Ira Glass Talks About Elements of Great Storytelling
Ira Glass, host of This American Life, has taken the time to talk about the keys to great storytelling. In these videos (linked below) Glass shares tips on presentation and development of stories. I think I caught him saying “hell” twice, but the rest of the discussion is very relevant for anyone teaching storytelling.
I may have to add Omnision to the tools Jim Groom and I will be talking about this Thursday. We’ll be discussing ways to mashup data without having to sink to the odious business of programming (I’m just jealous because I can’t code). Session title is “Welcome to Non-Programistan” and it’ll be part of the NMC online spring symposium. So Omnision is a nice way to mash up various Youtube videos at varying points/lengths into one continuous movie. The service also gives you the ability to add comments or allow others to do so (warning: that gets ugly quickly but you can turn them off/on). The nice thing here is you suddenly have the power to make subtitled videos (like we did with the Baliwood video thing) but now you’ve got a huge catalog of much more varied material. You could really do some creative and interesting work with this. I’m pretty excited about the possibilities, not Steve Ballmer excited, but pretty excited.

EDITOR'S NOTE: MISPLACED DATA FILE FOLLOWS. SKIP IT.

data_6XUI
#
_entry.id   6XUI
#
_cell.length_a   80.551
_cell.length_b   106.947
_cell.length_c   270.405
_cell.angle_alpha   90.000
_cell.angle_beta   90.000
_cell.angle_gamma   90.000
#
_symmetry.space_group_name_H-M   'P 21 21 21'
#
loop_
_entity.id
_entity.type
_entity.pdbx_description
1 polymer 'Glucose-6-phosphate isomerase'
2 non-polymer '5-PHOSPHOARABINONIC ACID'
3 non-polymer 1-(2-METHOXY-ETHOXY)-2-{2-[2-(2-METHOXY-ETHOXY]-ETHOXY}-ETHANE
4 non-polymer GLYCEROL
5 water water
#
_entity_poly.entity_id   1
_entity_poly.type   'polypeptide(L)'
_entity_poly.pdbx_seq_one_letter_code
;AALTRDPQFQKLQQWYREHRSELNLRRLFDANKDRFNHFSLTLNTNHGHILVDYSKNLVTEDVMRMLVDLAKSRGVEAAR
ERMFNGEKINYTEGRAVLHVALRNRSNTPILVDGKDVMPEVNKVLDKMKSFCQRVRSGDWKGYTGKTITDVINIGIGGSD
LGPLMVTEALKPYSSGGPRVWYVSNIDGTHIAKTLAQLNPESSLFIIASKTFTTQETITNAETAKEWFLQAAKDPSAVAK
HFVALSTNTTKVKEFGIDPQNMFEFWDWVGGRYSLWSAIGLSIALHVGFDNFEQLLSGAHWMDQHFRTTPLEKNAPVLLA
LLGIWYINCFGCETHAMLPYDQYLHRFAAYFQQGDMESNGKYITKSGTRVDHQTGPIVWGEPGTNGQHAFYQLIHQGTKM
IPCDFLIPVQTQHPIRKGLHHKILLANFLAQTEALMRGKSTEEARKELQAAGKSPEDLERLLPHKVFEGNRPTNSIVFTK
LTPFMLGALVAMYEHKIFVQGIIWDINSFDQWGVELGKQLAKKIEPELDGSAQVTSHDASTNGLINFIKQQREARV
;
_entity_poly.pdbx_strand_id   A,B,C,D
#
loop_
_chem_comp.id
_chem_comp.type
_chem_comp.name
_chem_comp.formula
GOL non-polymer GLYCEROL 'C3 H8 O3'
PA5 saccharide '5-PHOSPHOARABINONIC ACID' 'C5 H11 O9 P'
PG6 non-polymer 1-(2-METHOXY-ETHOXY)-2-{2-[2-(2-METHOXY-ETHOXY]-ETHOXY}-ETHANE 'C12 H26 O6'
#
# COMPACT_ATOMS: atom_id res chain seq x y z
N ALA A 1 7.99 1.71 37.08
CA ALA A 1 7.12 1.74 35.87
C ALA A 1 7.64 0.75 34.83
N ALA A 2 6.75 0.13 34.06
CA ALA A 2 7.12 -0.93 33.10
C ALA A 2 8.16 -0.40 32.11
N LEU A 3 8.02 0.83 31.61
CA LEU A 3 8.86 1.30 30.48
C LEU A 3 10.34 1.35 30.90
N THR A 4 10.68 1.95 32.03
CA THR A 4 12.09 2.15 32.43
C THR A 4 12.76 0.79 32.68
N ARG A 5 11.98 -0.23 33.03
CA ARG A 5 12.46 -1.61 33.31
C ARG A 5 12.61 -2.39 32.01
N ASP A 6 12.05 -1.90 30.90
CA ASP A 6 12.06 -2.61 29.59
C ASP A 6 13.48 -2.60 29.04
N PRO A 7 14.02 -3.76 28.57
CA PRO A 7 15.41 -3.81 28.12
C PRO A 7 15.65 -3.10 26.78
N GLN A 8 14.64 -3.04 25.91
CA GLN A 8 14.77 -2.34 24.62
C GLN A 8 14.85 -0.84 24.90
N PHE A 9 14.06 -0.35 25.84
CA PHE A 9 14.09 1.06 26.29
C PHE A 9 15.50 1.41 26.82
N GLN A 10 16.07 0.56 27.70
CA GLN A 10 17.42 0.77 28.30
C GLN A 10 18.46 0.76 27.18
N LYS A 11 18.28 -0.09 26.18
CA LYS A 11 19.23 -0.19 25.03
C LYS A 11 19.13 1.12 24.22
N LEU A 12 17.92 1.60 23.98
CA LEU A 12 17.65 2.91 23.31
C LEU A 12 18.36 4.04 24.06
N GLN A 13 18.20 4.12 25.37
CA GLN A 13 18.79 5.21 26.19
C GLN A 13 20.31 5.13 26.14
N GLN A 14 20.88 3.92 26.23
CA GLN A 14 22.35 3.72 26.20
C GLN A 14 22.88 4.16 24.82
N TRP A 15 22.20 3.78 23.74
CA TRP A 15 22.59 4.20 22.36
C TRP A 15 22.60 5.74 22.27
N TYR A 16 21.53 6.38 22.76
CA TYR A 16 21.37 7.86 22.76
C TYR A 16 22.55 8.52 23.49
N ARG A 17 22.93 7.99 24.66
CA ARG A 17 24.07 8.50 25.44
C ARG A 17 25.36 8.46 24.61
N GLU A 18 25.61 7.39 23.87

Some of this stuff is reposted from the distant past, most of it will work very well in English classes. Weird Books A site devoted to weird books. You can write the story, the book blurb, you can use as many titles as possible in a short story, build a video around the concept, interview the author, etc. etc. Augmented Reality Photo contest for the National Archives Remix Dylan Remix Dylan and some other tracks. Some aspects of this site I like, some not so much. You lose a lot of freedom to embed etc. but it is easy.
by Blacklisted, on Flickr This series of thoughts (maybe just one messy thought) was inspired by No Good Reason’s post, although no one should blame Martin for what I have written here. I’ll speak in specifics regarding the #ds106 course but I think the concept can easily apply to any course where participants are creating productsYou could even do this with something as mundane as notes. Imagine being able to play a card where student X has to summarize the day’s notes in the style of Dr. Seuss. . You would simply tweak the “cards” to reflect the content. So the basic concept is that all students are given X number of cards. These cards are something like the Draw Four Cards in Uno mixed with the Community Chest cards from Monopoly– only hopefully without the negative connotation. The students would get a variety of cards at the beginning of the course and to use them they’d tag the origin post and link to the person they want to be the recipient of the action. So, maybe I want to take CogDog’s #ds106 aura photography challenge and assign it to someone else to remix as a drawing project. I’d play my “Change FormatThis could be more specific – like “make it a drawing” or something like that. ” card in […]